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Feds seek $4 billion in health care fraud for the year

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HHS Office of Inspector General outlines progress as telehealth remains a target enforcement area.

Federal investigators hope to net almost $4 billion in health care fraud for fiscal year 2022, which ended Sept. 30, 2022.

The figure was included in the semiannual report published Dec. 5 by the U.S. Department of Health and Human Services’ (HHS) Office of Inspector General (OIG). That office’s goal is to fight fraud, waste, and abuse, while promoting quality, safety, and value in programs and for beneficiaries, while advancing excellence and innovation.

“HHS-OIG continues to provide essential, data-driven oversight and enforcement to drive positive change in HHS programs and for individuals they serve,” OIG’s Inspector General Christi A. Grimm said in a news release.

"This report describes pragmatic and meaningful progress resulting from the diligent work and unwavering dedication of HHS-OIG’s workforce,” Grimm said. “I am confident that the effects of our efforts during the reporting period – which include recommendations to improve nursing home life safety and emergency preparedness, recovery of over a billion dollars in taxpayer funds, and the exclusion of 1,290 individuals and entities from participating in federal health care programs – resonate throughout all of HHS.”

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Telehealth in the spotlight

This year, OIG identified 1,714 providers whose billing for telehealth services during the first year of the COVID-19 pandemic posed a high risk to Medicare.

“Each of these 1,714 providers had concerning billing on at least one of seven measures we developed that may indicate fraud, waste, or abuse of telehealth services,” the HHS-OIG news release said. “In addition, more than half of the high-risk providers we identified are part of a medical practice with at least one other provider whose billing poses a high risk to Medicare. Further, 41 providers whose billing poses a high risk appear to be associated with telehealth companies.”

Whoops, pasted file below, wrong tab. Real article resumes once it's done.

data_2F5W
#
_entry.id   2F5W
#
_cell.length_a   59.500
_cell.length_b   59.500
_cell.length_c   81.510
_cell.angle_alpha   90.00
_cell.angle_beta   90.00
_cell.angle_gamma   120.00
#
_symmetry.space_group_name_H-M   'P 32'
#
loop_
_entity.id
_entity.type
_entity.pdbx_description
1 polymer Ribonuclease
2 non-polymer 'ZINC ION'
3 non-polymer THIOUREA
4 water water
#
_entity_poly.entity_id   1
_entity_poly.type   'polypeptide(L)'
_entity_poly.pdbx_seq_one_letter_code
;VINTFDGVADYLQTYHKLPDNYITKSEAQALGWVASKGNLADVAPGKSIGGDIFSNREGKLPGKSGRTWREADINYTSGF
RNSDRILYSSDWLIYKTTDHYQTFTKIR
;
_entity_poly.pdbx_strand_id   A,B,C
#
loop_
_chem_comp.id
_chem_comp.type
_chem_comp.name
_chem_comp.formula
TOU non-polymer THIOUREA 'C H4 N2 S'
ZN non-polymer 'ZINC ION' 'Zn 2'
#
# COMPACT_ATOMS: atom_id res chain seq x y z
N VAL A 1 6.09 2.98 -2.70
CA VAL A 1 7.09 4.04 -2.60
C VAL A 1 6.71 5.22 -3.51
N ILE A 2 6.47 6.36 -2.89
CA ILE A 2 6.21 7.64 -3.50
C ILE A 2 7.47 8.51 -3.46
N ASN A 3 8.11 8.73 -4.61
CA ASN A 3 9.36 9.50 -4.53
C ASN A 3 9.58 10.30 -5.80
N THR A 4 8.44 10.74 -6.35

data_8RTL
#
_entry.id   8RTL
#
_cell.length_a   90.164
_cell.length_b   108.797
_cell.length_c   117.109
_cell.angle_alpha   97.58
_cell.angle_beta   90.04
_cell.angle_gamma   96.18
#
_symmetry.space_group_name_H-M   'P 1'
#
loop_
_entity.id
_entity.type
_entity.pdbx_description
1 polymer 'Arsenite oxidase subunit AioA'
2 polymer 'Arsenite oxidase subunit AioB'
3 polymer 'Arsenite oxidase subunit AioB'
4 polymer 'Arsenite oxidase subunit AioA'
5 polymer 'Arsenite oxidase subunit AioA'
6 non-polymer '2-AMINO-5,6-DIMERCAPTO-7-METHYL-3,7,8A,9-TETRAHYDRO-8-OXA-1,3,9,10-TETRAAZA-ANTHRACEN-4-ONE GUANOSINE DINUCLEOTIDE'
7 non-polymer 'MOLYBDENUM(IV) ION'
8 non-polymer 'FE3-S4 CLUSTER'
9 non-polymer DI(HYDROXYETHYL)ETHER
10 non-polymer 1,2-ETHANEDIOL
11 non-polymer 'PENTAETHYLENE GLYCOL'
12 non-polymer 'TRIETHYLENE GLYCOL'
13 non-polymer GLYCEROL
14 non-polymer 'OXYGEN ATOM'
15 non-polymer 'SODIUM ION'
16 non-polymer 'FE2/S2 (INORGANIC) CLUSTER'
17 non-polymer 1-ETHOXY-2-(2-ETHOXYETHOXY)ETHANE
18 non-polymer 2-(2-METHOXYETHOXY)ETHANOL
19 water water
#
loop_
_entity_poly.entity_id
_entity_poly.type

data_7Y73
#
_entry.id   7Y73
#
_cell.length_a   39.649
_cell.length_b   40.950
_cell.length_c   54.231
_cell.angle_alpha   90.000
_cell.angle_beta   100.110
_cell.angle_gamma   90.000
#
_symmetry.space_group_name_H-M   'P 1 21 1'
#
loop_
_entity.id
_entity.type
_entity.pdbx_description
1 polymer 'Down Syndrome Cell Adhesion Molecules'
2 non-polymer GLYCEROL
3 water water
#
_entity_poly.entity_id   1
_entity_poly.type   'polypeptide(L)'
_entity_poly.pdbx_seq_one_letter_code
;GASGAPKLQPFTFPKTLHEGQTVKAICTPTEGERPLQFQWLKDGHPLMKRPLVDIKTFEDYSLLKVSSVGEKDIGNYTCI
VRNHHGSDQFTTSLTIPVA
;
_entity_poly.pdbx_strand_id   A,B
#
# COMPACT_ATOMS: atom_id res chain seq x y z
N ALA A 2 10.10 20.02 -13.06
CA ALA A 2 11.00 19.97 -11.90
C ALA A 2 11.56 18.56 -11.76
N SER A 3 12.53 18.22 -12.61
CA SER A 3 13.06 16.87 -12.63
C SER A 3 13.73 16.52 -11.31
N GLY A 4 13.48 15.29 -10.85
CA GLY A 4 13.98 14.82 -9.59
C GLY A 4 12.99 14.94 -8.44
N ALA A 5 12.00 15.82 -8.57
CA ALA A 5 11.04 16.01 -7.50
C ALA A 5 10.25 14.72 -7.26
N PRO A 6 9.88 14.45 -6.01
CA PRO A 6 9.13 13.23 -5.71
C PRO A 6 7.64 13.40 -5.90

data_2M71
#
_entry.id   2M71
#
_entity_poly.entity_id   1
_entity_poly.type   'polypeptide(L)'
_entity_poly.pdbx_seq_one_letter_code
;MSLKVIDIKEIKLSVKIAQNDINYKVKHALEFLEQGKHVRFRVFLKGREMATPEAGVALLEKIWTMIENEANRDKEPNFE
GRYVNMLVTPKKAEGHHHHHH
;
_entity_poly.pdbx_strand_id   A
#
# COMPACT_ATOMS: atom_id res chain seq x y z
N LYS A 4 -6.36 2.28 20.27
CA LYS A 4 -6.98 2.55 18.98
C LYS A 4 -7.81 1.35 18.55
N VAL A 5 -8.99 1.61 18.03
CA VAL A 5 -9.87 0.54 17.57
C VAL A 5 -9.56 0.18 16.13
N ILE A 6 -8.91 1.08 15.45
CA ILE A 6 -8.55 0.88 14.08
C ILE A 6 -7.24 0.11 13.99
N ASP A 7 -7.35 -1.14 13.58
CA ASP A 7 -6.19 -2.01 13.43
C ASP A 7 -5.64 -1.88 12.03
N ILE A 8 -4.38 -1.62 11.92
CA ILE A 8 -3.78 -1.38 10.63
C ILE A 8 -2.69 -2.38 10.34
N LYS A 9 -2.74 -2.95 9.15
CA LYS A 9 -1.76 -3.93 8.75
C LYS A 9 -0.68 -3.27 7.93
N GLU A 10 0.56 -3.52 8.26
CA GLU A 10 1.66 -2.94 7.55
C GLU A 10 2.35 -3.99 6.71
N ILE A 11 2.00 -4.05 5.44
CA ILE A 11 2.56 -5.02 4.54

OIG acknowledged there are about 742,000 providers and the “high-risk” group is a small proportion of the total. But “these findings demonstrate the importance of strong, targeted oversight of telehealth services,” the news release said.

Despite the small group, HHS this year published a special advisory to physicians on spotting telehealth fraud. That notice came shortly after HHS-OIG announced its investigators won or negotiated more than $5 billion in health care fraud judgments and settlements – a record amount – for the year ending Sept. 30, 2021.

Other enforcement

The report covered enforcement actions from April 1 to Sept. 30, 2022. It projected nearly $4 billion in expected recoveries resulting from HHS-OIG audits and investigations from October 2021 to the end of September 2022. OIG expects to collect more than $1 billion based on program audit findings, and about $3 billion based on investigative work.

In its fiscal year 2022, HHS-OIG reported:

  • 710 criminal enforcement actions against individuals or entities that engaged in crimes that affected HHS programs.
  • 736 civil actions, which include false claims and unjust-enrichment lawsuits filed in federal district court, civil monetary penalty settlements, and administrative recoveries related to provider self-disclosure matters.
  • 2,332 individuals and entities excluded from participation in federal health care programs.

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